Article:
What if the bomb didn’t stop Japan?

New novel 1945 asks the question

What if the bomb didnt stop Japan?

Cameron Yarger, Staff Reporter

It’s been drilled in our heads over and over, World War II. We all know how Hitler rose to power and his struggle in Europe and Emperor Hirohito and the Pacific campaign, but what if there was one small little change?  What if, even after two atomic bombs detonate, Japan pushes on and  doesn’t surrender? We’ll that’s what this 1945 dives into and much much more.

After the atomic bomb there was a military coup in Japan, where the military tried to overthrow the emperor.  In reality it failed because one general refused to take part in the coup.  However, 1945 imagines that he joins them and the overthrow is successful.  Once in power the military’s motto for Japan is “surrender under no condition” so there’s only two ways this war can end:  Japan being destroyed forever or the US being defeated.

The US then begins to plan using Okinawa as a military base to land on the island of Kyushu and set up a military base there to invade Tokyo. Estimates in the US say that Japan has little resources and should just give up under their military might. Once they land on Kyushu they see how wrong they are in every way. With the Japanese government using tons of kamikaze planes and submarines, hidden cells of soldiers that stay waiting for weeks just to pop out and take a couple American life’s, prisoners of war as human shields, arming all civilians with as little as spears, and even as far as the possibility of chemical warfare, the US has its work cut out.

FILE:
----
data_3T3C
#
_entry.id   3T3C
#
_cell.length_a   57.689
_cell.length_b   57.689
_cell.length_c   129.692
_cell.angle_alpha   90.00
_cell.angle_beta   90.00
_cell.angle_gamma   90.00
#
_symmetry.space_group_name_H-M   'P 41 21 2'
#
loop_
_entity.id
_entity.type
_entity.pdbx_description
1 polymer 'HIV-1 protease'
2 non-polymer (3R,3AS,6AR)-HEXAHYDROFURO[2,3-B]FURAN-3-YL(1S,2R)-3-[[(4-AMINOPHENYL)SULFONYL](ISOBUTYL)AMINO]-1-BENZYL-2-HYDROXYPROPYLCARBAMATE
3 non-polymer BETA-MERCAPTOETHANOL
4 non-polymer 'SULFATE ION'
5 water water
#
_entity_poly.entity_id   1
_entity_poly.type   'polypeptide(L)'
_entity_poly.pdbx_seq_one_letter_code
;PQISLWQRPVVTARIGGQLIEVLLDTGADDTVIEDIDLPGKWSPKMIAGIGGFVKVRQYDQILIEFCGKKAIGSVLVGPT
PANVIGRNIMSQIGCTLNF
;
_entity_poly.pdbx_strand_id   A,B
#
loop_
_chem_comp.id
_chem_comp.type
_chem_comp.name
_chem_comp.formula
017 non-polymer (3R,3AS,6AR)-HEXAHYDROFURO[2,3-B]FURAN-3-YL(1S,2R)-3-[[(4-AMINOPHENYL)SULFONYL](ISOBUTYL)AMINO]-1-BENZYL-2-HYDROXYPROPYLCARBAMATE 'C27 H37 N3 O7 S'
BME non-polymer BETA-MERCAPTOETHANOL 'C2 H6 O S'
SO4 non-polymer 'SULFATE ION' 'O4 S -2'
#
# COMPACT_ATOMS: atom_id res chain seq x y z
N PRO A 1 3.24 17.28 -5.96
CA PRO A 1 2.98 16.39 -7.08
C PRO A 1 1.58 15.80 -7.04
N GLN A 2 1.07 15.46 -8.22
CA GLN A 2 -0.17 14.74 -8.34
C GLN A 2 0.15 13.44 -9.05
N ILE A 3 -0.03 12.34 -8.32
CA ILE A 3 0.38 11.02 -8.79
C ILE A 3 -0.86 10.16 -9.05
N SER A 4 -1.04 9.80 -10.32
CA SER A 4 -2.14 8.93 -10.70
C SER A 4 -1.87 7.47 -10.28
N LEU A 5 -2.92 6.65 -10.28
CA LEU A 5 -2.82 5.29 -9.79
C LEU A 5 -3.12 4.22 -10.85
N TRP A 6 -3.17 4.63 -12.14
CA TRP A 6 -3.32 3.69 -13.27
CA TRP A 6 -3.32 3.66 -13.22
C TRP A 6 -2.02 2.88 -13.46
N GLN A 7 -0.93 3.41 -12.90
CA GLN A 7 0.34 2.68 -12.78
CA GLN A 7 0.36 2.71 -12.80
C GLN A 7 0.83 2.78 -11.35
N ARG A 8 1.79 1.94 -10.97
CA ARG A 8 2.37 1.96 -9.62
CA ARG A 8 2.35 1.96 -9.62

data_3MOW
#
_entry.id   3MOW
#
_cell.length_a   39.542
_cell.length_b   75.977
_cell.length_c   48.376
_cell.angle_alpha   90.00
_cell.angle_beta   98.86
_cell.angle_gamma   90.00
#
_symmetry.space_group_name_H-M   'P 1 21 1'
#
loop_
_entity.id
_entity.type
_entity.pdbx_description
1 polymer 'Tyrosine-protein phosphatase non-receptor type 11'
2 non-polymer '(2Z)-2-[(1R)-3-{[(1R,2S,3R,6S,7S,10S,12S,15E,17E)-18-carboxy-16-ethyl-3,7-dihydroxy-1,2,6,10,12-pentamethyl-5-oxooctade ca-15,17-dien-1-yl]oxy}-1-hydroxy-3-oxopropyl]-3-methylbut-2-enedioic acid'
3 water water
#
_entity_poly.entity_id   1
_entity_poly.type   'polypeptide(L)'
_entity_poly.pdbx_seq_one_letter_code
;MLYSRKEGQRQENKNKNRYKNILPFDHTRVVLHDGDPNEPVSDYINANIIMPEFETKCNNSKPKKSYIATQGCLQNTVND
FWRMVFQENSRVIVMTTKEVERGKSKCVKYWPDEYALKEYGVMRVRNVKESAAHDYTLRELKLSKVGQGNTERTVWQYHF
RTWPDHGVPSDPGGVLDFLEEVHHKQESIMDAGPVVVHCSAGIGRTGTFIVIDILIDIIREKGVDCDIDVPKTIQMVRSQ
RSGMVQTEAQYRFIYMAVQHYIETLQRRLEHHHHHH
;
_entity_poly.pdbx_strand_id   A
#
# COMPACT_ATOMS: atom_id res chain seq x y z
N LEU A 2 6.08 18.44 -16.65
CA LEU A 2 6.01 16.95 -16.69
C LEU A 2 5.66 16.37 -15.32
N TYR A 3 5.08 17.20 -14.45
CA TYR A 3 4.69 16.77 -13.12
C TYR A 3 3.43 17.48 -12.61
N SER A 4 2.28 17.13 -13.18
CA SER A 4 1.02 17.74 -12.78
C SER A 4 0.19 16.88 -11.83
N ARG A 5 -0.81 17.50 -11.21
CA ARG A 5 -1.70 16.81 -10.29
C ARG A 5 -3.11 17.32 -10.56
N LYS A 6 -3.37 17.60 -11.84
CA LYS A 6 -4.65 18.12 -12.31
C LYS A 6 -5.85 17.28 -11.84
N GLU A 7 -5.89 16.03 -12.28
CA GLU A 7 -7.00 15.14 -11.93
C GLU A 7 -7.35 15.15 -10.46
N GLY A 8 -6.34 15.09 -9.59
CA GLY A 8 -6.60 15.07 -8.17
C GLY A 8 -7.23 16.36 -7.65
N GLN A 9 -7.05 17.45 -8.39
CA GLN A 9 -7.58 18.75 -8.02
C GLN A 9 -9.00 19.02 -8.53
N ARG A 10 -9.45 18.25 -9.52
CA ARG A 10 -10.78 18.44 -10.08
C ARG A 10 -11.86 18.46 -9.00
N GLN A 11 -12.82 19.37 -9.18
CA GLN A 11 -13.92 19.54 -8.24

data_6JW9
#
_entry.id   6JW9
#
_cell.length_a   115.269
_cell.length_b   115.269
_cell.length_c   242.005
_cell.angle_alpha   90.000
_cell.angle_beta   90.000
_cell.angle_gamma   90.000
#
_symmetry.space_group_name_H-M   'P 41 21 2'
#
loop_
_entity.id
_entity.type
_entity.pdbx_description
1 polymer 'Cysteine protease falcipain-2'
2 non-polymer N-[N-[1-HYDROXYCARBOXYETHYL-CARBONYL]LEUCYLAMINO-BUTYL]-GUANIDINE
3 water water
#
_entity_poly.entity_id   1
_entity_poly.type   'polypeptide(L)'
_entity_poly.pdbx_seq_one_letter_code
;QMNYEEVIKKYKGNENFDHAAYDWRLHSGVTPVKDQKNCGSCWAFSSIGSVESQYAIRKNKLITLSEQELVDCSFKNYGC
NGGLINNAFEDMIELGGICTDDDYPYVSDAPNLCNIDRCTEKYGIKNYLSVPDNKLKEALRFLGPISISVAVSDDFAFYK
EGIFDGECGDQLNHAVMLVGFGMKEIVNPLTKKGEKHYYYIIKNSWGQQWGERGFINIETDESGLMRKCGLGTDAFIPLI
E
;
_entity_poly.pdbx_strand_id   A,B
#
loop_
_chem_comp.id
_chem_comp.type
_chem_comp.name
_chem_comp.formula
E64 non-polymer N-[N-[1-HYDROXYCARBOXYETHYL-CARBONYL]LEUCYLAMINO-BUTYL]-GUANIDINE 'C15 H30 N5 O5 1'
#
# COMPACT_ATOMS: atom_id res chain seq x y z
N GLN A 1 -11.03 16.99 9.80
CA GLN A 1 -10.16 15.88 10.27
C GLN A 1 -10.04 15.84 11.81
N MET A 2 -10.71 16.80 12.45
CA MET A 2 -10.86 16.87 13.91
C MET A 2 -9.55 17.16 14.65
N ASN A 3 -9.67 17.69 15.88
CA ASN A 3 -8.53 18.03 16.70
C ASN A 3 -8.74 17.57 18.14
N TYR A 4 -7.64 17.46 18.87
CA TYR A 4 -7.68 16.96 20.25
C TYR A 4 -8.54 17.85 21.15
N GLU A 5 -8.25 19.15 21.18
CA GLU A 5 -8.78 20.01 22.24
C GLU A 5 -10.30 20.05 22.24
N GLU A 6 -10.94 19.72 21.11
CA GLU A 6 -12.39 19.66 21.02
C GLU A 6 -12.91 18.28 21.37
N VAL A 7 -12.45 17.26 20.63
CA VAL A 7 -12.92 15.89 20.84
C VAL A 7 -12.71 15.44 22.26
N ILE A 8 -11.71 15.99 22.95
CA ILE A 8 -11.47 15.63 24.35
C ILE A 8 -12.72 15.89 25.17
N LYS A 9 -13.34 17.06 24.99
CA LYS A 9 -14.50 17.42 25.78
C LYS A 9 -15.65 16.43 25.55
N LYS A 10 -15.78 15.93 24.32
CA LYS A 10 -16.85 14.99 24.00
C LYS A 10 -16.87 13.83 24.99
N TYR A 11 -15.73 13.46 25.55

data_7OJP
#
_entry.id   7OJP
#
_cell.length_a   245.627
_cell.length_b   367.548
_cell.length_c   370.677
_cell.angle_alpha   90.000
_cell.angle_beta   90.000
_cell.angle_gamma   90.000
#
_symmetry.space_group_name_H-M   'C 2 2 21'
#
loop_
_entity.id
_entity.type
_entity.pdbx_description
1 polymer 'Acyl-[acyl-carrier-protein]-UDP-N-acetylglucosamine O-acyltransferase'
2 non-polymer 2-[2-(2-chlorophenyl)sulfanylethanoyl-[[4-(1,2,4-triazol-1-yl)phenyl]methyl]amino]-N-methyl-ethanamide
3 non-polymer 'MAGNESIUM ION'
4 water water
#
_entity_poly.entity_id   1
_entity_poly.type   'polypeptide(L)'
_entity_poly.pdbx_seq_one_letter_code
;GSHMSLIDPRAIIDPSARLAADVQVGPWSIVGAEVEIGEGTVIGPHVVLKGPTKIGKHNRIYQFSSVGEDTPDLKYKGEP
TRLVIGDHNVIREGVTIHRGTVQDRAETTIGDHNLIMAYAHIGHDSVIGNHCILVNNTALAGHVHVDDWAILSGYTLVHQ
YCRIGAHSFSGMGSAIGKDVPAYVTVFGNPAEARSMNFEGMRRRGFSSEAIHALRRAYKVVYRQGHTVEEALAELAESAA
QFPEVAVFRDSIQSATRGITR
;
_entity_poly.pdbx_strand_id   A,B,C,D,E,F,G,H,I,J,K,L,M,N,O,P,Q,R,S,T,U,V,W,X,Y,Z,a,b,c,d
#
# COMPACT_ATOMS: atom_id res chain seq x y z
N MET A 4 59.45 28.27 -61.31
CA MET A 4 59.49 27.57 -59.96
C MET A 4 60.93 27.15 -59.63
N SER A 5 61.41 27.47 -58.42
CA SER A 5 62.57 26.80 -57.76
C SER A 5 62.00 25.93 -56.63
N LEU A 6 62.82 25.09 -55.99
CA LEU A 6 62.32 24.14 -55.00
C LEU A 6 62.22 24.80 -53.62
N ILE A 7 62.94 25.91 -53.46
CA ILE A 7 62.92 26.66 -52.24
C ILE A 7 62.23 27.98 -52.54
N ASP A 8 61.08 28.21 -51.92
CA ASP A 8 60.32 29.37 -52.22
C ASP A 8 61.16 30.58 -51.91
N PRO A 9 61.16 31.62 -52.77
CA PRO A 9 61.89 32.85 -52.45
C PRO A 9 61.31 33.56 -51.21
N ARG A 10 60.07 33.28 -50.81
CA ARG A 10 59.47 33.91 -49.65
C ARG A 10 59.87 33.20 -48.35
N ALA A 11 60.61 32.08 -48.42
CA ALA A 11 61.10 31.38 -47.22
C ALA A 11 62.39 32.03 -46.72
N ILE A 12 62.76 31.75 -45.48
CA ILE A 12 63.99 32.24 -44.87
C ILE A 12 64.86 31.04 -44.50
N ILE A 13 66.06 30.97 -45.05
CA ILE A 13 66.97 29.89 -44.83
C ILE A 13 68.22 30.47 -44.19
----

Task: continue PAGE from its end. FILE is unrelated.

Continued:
This book is without a doubt one of the best books I’ve read and it’s a book about history! Most of the time history is boring and bland but the idea of alternate history just opens up tons of questions.  This is the first book I’ve read by author Robert Conroy but I can tell you it won’t be the last. The characters are greatly portrayed, taking the view of multiple historic people like President Truman, Douglas MacArthur, Japanese Emperor Hirohito, and an assortment of soldiers. Conroy did a great job making the historically famous act exactly as if it was really them and the soldiers accurately portray a soldier’s life and struggle on both sides of the battle losing many people. Conroy also keeps the setting true to Japan mentioning the absolute true landscape of Japan that has gone from a place of culture to a broken battle ground. By using real people from history and accurate real places it’s easily to picture what’s happening scene by scene.  Anyone who has any interest at all in WW II needs to read this book, also anyone who like the military or alternate history genre.